Today, the Association for Accessible Medicines released a White Paper (here) that provides their views of the factors that may cause drug shortages and also provides some reasoned solutions to reduce and help prevent future drug shortages. While the white paper does indicate that the number of shortages has decreased somewhat over the past few years, we are seeing a recent reversal of that trend. Just look at the stories appearing almost daily in the newspapers and the political pressure being placed on both industry and the Agency. Yes, it is a real problem, but the solution has been elusive.
Even the actual number of drug shortages is difficult to pin down. The AAM notes that there are different types and definitions of drug shortages between and among organizations that track shortages and this difference led to is a significant difference in what the FDA reports on their drug shortage list versus what the American Society of Health-Systems Pharmacists (ASHP) or other Agencies report. The AAM states the impact of “the different definitions is found by comparing the FDA drug shortage list to that published by the ASHP”. As of June 6, there were 138 products listed on the FDA drug shortage list compared to 238 on the ASHP list. Of those on the FDA list, all but 40 were on the ASHP list, whereas the ASHP list contained 141 products not considered to be in shortage by FDA.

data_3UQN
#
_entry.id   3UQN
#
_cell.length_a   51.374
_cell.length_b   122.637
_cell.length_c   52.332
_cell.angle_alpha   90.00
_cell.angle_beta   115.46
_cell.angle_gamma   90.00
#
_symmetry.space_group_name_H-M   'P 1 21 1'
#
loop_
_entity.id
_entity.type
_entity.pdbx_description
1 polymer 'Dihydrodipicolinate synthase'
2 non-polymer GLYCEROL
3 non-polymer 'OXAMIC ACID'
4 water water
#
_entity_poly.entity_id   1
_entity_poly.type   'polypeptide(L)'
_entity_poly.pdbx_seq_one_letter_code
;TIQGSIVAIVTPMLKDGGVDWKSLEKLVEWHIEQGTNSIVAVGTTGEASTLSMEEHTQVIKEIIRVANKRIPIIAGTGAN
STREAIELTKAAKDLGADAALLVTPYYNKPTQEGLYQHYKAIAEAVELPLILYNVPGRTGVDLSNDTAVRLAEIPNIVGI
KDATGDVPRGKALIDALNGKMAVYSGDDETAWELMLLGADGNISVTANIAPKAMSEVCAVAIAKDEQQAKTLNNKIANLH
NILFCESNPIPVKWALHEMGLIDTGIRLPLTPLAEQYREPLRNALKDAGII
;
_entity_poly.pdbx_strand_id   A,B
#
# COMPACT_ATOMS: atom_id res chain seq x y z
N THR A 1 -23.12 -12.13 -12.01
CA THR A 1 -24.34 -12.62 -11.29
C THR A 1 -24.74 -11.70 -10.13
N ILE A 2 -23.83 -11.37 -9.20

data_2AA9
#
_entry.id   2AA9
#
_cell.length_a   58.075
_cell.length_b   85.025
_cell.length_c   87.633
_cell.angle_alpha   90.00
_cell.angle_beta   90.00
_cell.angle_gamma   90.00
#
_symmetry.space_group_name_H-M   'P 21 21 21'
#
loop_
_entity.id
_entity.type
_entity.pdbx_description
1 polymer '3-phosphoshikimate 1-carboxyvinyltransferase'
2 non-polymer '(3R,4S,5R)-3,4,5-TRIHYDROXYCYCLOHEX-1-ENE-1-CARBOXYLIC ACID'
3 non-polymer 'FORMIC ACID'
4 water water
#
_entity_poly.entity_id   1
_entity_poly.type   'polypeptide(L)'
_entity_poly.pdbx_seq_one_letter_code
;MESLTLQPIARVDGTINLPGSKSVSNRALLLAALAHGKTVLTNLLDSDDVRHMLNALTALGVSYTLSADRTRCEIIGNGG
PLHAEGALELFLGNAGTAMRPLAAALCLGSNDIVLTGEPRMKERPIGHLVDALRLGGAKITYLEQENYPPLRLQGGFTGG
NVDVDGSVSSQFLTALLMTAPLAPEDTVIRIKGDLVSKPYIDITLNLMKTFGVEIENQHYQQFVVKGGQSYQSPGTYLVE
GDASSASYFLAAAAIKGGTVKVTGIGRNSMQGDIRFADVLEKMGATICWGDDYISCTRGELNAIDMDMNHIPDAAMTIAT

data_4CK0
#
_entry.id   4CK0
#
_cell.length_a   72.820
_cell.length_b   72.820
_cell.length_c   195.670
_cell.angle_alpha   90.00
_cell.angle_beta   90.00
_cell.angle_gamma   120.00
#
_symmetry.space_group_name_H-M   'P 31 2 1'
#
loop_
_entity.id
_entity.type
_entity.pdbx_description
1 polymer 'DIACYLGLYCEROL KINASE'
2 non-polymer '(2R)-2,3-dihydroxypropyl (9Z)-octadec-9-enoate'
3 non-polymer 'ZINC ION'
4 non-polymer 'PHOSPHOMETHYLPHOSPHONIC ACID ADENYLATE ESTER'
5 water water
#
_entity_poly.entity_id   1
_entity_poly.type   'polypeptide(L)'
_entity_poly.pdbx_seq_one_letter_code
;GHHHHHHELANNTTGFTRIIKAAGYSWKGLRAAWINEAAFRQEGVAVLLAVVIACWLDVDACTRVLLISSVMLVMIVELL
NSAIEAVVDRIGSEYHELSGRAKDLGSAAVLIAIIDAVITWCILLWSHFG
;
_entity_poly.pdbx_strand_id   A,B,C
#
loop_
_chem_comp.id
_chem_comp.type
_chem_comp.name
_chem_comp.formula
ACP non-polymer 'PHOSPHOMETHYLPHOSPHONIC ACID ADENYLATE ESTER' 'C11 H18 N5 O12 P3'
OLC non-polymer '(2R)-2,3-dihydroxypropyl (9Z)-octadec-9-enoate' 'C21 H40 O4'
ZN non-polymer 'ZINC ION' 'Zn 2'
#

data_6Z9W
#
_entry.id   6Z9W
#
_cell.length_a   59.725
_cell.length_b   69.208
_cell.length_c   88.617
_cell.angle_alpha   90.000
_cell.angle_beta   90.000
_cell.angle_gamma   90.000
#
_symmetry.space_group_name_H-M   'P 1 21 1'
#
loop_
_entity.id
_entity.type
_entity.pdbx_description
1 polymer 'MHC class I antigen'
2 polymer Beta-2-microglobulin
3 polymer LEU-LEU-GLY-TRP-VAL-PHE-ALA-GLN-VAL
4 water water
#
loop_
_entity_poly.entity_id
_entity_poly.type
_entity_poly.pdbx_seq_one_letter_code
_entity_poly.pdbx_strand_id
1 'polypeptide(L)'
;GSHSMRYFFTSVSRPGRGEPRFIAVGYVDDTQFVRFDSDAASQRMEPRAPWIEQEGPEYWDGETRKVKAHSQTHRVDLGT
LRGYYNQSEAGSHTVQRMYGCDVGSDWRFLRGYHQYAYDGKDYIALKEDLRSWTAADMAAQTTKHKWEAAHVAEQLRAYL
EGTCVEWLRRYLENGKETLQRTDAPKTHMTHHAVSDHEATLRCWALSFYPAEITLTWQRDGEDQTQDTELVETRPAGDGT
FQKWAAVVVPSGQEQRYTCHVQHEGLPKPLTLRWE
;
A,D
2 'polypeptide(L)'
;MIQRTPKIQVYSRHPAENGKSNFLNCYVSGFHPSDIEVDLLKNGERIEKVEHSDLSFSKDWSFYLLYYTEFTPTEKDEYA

The White Paper goes on to provide 14 factors AAM believes can lead to drug shortages and 18 different recommendations for how to avoid or reduce shortages. That factors are multi-dimensional in what we know is a fragile generics market and as AAM states: “[T]his fragility is caused by (1) market and pricing factors that undermine the sustainability of low-cost generic manufacturing and (2) government policies that compound challenging market dynamics and leave generic markets vulnerable to shortage, and are often as a result of (3) regulatory and manufacturing challenges.”
As we have noted in a recent blog post here, drug shortages are a complex issue with many contributing factors and no one has found the magic bullet (or bullets, if you will) to easily solve them, but the greater the public discourse and the more this issue is discussed, it becomes evident that the intertwining of the factors from which shortages are born has been very difficult to corral.